When I get scared and feel completely unworthy of boldly taking my place out-of-place in the world, like I feel today, I am tempted to run back into the disorder–to go back to the hidden path I walked so certainly for the last 13 years. But it leads to death. I can’t go back to that. I don’t want to go back to that. But I don’t want to be noticeably imperfect either because it makes me vulnerable.

So I sit down in the middle of the road, depressed, and cry.

It’s then that I am comforted by my (seemingly wacky) friend, Jesus, who says:

Remember that it’s the world that tells you your imperfectness–your unique humanness as Leanne–is not good enough.  But, My grace is sufficient for you for my power is perfect in weakness. (2 Corinthians 12:9) I know the plans I have for you… plans for welfare and not for evil, to give you a future and a hope. (Jeremiah 29:11).  He who began a good work in you will carry it on to completion (Philippians 1:6), [so] do not conform any longer to the pattern of this world, but be transformed by the renewing of your mind. Then you will be able to test and approve what God’s will is–his good, pleasing, and perfect will.” (Romans 12:2)


Bigger than me

There is no such thing as fat.

Or skinny.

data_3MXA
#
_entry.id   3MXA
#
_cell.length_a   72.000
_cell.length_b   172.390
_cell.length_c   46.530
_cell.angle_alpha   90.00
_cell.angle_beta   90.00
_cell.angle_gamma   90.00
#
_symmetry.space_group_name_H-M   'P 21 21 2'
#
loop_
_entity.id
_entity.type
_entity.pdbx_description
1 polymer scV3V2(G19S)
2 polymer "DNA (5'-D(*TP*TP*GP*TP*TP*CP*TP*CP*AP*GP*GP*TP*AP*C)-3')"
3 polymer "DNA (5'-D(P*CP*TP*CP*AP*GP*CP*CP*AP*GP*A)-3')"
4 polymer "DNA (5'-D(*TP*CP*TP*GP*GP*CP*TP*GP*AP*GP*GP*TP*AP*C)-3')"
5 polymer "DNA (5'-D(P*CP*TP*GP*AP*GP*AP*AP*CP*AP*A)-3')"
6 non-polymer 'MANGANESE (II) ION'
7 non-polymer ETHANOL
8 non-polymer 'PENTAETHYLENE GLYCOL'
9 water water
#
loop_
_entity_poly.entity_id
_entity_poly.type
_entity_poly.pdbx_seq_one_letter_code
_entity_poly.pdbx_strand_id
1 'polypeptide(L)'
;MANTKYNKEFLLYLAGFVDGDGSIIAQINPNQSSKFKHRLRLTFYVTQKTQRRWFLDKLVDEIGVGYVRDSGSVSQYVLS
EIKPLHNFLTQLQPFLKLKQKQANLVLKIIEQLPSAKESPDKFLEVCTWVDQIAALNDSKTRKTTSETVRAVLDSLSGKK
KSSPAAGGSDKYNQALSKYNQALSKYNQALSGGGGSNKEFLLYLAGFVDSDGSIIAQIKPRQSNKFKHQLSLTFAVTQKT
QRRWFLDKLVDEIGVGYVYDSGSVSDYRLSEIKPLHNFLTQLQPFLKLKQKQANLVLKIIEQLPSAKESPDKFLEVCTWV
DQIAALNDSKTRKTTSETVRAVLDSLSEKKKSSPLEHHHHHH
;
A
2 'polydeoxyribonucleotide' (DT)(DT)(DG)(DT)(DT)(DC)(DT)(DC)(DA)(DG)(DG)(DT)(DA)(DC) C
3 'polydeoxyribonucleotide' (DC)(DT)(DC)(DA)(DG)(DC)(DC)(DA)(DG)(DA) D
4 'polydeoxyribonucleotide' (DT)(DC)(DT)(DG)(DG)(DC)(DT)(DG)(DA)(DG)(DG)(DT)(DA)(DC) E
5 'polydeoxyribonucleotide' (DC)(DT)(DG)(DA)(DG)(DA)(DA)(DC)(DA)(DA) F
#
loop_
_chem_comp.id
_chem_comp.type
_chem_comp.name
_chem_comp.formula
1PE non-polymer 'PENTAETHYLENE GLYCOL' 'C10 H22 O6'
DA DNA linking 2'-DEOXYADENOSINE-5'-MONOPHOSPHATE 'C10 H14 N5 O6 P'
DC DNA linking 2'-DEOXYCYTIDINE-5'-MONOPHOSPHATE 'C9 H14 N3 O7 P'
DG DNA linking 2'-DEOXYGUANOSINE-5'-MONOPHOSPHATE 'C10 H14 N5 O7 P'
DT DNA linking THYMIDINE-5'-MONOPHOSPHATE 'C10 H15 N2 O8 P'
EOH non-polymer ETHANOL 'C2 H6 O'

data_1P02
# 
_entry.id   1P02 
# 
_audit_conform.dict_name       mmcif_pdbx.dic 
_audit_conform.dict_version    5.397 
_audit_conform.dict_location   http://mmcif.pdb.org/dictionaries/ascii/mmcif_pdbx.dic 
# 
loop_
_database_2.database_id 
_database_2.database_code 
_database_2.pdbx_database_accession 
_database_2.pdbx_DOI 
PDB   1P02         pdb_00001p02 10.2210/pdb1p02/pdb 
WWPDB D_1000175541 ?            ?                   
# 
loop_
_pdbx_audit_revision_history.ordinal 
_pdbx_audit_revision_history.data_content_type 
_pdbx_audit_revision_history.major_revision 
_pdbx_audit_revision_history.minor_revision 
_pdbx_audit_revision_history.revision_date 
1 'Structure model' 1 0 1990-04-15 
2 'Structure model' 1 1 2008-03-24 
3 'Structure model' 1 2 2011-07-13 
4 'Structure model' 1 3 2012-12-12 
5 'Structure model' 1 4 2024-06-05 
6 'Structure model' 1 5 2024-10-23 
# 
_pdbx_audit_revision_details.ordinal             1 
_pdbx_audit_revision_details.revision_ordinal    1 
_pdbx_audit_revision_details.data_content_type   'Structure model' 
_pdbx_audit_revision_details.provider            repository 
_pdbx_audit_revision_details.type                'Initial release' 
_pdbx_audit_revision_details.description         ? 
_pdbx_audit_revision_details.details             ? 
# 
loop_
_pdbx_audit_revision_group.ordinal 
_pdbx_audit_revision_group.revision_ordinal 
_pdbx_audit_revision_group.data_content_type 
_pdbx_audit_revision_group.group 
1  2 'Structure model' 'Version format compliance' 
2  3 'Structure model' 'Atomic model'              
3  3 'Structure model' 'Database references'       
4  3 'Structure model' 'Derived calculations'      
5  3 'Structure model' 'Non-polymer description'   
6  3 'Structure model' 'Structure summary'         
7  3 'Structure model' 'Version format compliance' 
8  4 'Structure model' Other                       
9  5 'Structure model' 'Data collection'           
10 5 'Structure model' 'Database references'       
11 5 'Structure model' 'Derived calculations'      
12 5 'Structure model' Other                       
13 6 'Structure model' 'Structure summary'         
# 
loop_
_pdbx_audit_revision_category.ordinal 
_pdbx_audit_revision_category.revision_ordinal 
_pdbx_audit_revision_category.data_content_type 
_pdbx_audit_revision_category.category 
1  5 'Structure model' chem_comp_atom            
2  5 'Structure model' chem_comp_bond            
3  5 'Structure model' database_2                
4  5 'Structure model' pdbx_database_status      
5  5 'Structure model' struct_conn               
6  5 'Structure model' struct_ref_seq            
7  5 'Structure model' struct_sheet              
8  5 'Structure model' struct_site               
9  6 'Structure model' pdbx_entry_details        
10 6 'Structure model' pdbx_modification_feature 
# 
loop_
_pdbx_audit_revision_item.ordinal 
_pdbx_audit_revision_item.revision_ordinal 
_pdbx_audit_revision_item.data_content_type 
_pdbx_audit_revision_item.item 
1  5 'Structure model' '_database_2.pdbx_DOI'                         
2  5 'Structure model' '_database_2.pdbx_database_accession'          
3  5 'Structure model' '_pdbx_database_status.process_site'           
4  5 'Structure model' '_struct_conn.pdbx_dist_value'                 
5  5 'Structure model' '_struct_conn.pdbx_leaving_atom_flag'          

These are terms brought to us by a world infected with faulty thinking that body size, large or small, has bearing on our personal value. Simply speaking, “thin” means beautiful–if one is beautiful then one is marketable, reliable, noticeable–valid for beauty and business. (I have noticed, however, that no one can seem to agree on what “acceptably thin” is.)

On the contrary, if one lives in a larger body, then one is “fat,” which means one is not valid for beauty and business. Fat has become a negative term associated with unacceptable, inappropriate, shameful, unhealthy, ugly and unworthy. Generally speaking, of course, we don’t use these terms to people’s faces because that would Scale Without Feet OMGbe hurtful and rude. The message comes across clearly and deeply enough through the 965 diets everyone should be on, national headlines that tout 965 ways to look slimmer, lists of foods that will help you lose belly fat, and my personal favorite, articles that teach you how to become an exercise addict.

No you look totally fine just as you are–but you should try the slim green diet where you only eat green stuff and only at the times of day that start with “s.” And wear this new organic miracle spandex to squish in your belly, and replace your desk chair with an exercise ball so you can lose that pooch and not have to wear the spandex (it’s better to be natural). Then you can concentrate your efforts on increasing your hate for the gym by going 12 times a week, 6 of those being core-training classes so you can turn your slimmed tummy into a 6-pack. Because then you will able to wear a bikini and you will look sexy and not gross to all the beach combers who will definitely be looking at you and judging you.

If you want. I mean you’re totally fine now, but if you want to be better, which you should so you aren’t seen as lazy, then do those things. 

I digress.

I have fallen ill by playing into society’s definition of fat and expectations of thin and the skin-surface value placed upon what this world thinks of me at either size.